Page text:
I think it is entirely helpful to question one's motivation. In medicine one needs to constantly increase the knowledge they have and keep up-to-date with the latest research. The stubborn person has no goal to aspire to, no motivation to fuel them to learn everyday and make themselves into a more competant doctor.You should agree with me that I would want my doctor to know what the best medication for me is based on the latest findings.



    Maybe. But maybe, just maybe, you're all wrong :p: This long ago ceased being about the original point for me, and more about giving my brain some exercise (and calling out some ****** attitudes). My last exam was May 11th....
    maybe, but I doubt it :p:




    But you also need to be able to remember large amounts of information and process knowledge in a swift and decisive manner, right? Which is reflected in A levels, at least in some way. So, AAA at A level, plus everything else!
    As I stated earlier, this is not what you were implying with your first post, your views seem to have changed quite a bit since the start of this thread. It's like you actually agree with everyone who is arguing against you but you are continuing this argument for the sake of it.




    I know the feeling. You have to give me points for perseverance, if nothing else, right?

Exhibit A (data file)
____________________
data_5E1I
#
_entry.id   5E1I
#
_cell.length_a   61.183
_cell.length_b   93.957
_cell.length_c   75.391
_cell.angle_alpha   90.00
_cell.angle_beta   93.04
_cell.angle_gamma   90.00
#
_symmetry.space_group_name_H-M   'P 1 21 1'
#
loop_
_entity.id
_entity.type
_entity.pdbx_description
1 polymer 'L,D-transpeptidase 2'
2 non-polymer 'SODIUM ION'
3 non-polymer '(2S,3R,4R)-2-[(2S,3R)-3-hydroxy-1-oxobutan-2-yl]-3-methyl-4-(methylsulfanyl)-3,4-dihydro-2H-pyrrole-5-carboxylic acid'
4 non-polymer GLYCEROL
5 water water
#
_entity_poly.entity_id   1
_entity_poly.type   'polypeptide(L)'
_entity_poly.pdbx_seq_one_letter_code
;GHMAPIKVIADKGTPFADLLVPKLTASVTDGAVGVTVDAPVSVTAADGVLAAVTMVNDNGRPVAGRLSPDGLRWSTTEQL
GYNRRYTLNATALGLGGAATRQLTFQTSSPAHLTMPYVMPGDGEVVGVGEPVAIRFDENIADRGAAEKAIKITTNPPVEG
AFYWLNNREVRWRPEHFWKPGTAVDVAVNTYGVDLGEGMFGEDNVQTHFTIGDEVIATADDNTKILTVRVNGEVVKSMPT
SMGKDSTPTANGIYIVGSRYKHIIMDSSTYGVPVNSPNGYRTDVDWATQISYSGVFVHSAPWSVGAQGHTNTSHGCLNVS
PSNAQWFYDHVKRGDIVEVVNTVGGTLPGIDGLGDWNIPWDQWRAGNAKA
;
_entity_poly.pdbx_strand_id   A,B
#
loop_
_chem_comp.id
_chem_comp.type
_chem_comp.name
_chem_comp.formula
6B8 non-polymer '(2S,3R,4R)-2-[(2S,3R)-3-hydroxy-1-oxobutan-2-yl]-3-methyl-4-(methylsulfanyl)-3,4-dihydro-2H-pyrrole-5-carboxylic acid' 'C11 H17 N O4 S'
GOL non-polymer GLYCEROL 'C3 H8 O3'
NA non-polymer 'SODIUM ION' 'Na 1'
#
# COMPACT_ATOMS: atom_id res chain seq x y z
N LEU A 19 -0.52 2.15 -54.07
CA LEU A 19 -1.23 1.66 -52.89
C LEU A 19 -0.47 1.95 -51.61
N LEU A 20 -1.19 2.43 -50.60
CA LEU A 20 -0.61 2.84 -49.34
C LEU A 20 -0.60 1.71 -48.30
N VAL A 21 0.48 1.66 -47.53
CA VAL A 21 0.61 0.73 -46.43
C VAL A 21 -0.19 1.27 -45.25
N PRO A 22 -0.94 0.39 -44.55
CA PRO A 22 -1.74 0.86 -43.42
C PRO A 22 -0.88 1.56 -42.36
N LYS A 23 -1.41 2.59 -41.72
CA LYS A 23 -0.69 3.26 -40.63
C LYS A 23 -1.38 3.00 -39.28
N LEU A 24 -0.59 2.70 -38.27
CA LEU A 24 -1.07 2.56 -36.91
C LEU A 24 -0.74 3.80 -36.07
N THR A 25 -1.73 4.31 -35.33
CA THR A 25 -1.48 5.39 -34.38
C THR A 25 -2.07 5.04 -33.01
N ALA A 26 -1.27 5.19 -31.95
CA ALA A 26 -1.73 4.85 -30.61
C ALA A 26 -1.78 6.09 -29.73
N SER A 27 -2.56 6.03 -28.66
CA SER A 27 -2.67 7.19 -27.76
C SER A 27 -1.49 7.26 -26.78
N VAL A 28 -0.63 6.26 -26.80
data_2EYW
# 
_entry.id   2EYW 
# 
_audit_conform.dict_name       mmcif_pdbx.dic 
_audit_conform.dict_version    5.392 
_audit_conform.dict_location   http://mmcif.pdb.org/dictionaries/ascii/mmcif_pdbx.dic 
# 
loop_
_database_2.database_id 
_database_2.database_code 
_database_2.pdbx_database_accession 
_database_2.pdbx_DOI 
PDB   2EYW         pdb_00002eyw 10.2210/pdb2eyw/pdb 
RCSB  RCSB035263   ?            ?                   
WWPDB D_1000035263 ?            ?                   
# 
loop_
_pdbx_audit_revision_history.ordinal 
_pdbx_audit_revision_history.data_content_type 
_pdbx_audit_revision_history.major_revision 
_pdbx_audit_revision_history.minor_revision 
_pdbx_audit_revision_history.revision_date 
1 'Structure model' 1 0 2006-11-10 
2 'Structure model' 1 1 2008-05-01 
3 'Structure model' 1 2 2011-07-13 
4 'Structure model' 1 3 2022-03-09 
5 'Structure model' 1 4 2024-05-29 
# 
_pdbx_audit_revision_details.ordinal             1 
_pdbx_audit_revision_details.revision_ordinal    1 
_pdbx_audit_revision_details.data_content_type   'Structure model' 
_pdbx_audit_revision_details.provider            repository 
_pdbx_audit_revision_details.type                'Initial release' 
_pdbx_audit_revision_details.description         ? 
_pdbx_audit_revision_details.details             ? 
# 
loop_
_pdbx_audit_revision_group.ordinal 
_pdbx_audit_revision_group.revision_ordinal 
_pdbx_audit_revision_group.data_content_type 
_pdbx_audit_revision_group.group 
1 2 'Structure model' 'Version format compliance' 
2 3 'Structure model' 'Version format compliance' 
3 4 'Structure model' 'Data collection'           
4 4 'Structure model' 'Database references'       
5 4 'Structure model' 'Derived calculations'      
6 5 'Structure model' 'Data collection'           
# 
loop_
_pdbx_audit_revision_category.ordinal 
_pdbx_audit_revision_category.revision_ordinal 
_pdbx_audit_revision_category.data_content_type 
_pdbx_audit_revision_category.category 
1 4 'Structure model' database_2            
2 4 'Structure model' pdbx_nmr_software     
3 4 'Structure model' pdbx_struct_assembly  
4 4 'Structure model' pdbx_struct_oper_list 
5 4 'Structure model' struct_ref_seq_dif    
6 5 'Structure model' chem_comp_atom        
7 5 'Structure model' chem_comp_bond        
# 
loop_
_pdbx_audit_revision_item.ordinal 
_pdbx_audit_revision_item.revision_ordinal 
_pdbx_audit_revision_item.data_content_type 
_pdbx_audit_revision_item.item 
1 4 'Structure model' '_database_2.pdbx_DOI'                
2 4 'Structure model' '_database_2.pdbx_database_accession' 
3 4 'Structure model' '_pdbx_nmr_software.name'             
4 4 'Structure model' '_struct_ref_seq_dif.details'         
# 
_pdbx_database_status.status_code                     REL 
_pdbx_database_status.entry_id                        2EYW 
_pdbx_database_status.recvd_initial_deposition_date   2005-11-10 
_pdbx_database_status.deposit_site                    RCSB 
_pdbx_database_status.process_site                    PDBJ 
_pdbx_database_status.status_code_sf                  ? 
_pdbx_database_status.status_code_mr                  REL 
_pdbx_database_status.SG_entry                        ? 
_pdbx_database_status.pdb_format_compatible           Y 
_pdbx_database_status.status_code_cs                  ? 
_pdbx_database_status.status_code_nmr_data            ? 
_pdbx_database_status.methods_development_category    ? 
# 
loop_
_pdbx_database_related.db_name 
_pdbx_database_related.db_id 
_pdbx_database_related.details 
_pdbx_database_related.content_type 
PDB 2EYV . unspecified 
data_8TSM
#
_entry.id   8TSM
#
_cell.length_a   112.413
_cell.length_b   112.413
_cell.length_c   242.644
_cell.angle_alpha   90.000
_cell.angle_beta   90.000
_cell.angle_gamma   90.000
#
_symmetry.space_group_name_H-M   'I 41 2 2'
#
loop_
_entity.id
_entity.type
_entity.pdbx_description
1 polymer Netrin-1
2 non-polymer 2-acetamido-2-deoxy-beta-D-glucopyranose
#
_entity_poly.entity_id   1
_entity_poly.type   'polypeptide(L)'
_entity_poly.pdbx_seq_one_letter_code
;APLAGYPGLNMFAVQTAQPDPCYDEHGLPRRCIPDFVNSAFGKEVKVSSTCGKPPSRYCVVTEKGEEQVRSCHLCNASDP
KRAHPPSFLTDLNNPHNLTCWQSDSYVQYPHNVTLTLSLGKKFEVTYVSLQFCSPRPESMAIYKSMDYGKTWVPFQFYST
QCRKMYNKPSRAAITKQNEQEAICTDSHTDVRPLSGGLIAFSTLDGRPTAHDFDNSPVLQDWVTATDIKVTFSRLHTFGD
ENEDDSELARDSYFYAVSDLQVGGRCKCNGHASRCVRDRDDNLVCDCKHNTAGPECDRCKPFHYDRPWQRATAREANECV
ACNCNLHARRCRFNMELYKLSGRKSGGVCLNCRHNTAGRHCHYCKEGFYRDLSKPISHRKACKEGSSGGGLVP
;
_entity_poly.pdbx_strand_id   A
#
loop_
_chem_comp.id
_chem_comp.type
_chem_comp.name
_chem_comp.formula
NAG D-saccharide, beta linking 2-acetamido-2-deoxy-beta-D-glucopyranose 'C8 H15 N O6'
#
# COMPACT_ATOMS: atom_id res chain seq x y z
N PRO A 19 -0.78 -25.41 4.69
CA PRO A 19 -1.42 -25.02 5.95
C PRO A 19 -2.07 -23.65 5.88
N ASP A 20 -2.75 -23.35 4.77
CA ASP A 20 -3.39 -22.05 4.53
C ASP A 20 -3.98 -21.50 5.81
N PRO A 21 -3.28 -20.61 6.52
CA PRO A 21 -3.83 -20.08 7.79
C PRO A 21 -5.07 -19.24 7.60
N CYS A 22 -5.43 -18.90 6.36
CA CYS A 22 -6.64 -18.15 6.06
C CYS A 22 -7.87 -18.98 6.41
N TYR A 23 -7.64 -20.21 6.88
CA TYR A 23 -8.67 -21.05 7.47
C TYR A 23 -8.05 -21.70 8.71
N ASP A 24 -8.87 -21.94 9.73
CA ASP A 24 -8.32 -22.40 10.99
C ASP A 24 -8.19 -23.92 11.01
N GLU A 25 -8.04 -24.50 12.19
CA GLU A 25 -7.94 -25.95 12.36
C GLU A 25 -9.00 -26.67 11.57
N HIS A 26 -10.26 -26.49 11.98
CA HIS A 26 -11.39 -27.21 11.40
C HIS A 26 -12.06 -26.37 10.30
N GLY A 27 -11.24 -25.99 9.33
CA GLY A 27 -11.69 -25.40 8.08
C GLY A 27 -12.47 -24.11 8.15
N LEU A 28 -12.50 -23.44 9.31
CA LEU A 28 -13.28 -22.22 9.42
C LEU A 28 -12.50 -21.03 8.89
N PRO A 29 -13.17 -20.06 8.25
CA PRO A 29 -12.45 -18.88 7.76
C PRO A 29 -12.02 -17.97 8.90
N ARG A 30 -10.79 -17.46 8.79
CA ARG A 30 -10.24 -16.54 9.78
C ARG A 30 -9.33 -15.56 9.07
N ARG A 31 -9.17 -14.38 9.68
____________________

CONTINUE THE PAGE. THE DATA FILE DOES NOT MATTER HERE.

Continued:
Yeah, you get points for perserverance
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    (Original post by Gizmo!)
    sorri to take the wind out of.... well you know the phrase well by now...its not easy, its jusgt NOT a struggle to get.
    So you're saying that medical students should be the ones who are struggling at A level.

    (Original post by Gizmo!)
    i see that you are quoting a study by David James to me. me being someone who has personally discussed the article with the good professor. not a good choice of article for you to pick there, eh?
    I really couldn't care less if you've discussed it with him. It seems fairly evident that you've failed to understand what he's saying in it, or he told you something that isn't included in the text.

    (Original post by Gizmo!)
    that probably explains why you've failed to notice that this article is about undergrad training and postgrad exams. NOT medical competence, as it clearly point sout in the paragraph following your quote.
    No it doesn't. Those are the first two summary points (there's only 4 total) and both of the others are urging more research. I'll repeat it for you here:

    'Long term prospective cohort studies or case-control studies are needed to examine predictors of success after qualification, and reliable, valid, and fair models of medical job competence need to be developed